The human brain is a miraculous organ. It regulates thought, memory, judgment, personal identity, and other aspects of what is commonly called the mind. It also regulates aspects of the body, including body temperature, blood pressure, and the activity of internal organs, to help the body respond to its environment and maintain its health. In fact, the brain is considered so central to human well-being and survival that the death of the brain is legally considered in many parts of the world to be equal to the death of the person. In the past fifteen years, there has been a lot of talk about left-brain and right-brain people. There are clearly misconceptions and truths about how our brain hemispheres operate.
First of all, there is the myth of the left brain and right brain theory. This states that generally, the left hemisphere of the brain controls logic and language, while the right hemisphere controls creativity and intuition. Additionally, people differ in their styles of thought depending on which half of the brain is dominant. However, some people believe that most of what these notions state is farce. The article then explores the history of this fascination with the left and right hemispheres of the brain.
It wasn’t until 1962 that Roger W. Sperry began experimenting on certain aspects of the brain that contribute to the truth of the left and right brain theory. Sperry studied people who had undergone surgical division of the corpus callosum, the bridge between the two hemispheres. His studies showed that an object placed in the right hand (left hemisphere) could be named readily, but one placed in the left hand (nonverbal right hemisphere) could be neither named nor described.” – Doreen Kimura.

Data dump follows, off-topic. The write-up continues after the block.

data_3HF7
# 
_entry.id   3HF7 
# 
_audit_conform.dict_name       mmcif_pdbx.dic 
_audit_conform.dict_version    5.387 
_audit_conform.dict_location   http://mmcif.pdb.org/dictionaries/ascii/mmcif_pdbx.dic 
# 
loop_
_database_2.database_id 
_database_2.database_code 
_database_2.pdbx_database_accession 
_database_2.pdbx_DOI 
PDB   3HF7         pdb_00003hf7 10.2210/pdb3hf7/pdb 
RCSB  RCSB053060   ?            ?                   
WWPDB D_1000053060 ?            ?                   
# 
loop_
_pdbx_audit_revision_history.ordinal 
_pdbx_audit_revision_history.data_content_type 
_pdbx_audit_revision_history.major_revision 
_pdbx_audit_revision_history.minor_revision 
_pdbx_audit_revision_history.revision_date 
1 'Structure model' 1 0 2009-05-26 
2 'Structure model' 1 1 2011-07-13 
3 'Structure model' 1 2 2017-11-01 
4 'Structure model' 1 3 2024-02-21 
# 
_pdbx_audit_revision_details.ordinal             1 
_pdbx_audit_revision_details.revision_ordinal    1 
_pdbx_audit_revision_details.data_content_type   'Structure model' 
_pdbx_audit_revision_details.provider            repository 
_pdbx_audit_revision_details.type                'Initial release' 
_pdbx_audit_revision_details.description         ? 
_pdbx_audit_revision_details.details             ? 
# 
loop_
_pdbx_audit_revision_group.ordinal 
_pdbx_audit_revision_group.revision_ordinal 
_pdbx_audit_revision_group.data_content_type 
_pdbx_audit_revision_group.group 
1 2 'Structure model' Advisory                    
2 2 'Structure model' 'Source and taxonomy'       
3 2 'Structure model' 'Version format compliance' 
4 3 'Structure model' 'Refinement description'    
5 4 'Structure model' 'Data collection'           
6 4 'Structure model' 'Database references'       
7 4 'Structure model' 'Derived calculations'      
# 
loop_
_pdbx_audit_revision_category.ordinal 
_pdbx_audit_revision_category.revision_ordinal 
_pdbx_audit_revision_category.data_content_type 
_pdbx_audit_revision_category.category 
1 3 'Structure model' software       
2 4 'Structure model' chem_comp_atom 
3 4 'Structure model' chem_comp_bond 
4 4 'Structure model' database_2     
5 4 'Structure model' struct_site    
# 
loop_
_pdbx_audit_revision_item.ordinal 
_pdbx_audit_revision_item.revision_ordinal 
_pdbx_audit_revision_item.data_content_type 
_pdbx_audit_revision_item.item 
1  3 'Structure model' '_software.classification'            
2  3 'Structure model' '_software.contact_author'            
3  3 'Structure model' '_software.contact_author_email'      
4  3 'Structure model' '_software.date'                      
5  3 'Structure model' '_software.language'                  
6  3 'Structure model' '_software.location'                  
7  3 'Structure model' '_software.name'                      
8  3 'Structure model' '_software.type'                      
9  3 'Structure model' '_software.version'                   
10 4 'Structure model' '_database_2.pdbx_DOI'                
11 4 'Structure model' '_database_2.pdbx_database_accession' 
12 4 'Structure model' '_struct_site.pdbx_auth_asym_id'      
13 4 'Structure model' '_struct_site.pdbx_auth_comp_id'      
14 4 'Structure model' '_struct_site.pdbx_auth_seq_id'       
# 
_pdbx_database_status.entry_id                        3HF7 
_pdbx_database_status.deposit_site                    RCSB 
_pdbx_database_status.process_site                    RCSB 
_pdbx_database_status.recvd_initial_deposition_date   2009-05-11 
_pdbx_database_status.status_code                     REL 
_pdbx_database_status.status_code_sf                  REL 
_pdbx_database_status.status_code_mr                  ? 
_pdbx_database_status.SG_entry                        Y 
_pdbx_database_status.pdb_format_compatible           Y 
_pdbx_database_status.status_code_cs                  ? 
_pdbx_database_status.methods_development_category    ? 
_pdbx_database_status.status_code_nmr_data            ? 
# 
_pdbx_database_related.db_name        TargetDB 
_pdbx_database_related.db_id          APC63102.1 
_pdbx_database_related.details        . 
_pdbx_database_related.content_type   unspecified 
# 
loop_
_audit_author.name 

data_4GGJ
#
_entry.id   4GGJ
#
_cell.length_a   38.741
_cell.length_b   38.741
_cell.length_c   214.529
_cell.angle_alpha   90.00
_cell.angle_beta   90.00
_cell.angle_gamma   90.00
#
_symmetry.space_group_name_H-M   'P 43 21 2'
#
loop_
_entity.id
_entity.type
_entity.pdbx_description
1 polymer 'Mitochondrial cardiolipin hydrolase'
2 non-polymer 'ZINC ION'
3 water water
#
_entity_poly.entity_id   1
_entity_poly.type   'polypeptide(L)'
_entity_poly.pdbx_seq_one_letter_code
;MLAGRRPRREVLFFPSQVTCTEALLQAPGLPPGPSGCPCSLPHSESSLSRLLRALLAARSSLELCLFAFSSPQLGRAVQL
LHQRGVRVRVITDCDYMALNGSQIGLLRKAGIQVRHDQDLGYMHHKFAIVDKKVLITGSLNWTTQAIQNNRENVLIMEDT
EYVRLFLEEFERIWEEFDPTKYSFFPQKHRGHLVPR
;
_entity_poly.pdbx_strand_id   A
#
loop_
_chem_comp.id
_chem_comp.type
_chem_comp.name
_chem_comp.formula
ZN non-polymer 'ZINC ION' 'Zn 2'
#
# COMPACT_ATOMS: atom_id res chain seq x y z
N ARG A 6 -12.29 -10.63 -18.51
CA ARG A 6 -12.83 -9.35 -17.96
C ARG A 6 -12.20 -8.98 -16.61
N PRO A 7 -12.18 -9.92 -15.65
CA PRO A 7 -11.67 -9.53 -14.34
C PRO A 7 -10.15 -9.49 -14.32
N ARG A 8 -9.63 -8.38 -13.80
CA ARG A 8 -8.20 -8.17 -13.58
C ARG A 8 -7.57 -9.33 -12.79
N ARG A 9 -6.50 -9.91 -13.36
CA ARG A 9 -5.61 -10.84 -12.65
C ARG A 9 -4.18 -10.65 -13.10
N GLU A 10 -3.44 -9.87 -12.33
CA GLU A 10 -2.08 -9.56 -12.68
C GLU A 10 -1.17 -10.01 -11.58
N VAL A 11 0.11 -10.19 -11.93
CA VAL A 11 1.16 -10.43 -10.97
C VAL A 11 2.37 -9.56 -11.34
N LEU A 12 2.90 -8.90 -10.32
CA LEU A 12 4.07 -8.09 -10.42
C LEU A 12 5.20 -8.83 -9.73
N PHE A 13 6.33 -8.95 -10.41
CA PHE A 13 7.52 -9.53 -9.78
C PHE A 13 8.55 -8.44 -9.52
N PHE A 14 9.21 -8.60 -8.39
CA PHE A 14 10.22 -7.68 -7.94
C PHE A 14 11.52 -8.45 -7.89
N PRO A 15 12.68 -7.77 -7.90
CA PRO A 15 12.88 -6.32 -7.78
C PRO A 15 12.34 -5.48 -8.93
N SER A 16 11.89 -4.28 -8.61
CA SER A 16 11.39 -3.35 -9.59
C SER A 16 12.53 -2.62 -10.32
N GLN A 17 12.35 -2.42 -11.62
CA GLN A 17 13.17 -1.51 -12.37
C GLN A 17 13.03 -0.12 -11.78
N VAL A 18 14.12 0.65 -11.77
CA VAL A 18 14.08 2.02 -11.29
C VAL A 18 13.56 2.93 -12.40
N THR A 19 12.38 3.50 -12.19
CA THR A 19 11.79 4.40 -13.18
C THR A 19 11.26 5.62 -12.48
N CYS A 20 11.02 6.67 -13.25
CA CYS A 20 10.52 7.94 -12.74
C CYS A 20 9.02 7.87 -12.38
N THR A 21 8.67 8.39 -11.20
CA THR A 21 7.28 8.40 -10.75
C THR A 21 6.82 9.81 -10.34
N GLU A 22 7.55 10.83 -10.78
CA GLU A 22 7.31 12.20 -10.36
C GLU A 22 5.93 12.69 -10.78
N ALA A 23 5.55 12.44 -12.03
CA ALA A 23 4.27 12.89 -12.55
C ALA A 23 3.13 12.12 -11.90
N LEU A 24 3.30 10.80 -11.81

Kimura developed behavioral methods that involved presenting visual stimuli rapidly to either the left or right visual fields. Another important method developed was dichotic listening,” which centered around the use of sound to study the hemispheres. Through these tests and continual study, the theory that the left brain controlled everything ended. Instead, a new theory was born, known as the two-brain theory. This theory states that at different times, one of the two hemispheres operates. For example, the right hemisphere is in control when an artist paints, but the left hemisphere is in control when a novelist writes a book.
This theory failed because of one physical study that showed that people with surgically disconnected hemispheres could still operate in everyday life. Additionally, research demonstrated that each hemisphere had its own functional expertise, and the two halves were complementary. There are five points to each hemisphere:
- The two hemispheres are so similar that when they are disconnected by split-brain surgery, each can function remarkably well, although quite imperfectly.
- Although they are remarkably similar, they are also different.
The differences are seen in contrasting contributions. Each hemisphere contributes something to every action a person takes. Logic is not confined to the left hemisphere. Although dominant in the left, logic is present in the right hemisphere.
4. There is no evidence that either creativity or intuition is an exclusive property of the right hemisphere. 5. Since the two hemispheres do not function independently, and since each hemisphere contributes its special capacities to all cognitive activities, it is quite impossible to educate one hemisphere at a time in a normal brain. Through my research, I came to the conclusion that people are not purely left or right-brained.
There is a continuum in which the hemispheres work together in harmony. Often, the left or right hemisphere is more active in some people, but it is never the sole operator. We have a single brain that generates a single mental self,” but merely somewhere on the scale between the left and right brain. Some of us are extremely left, few are extremely right, and most are in the middle, leaning left a bit (this is where I fall). Psychology.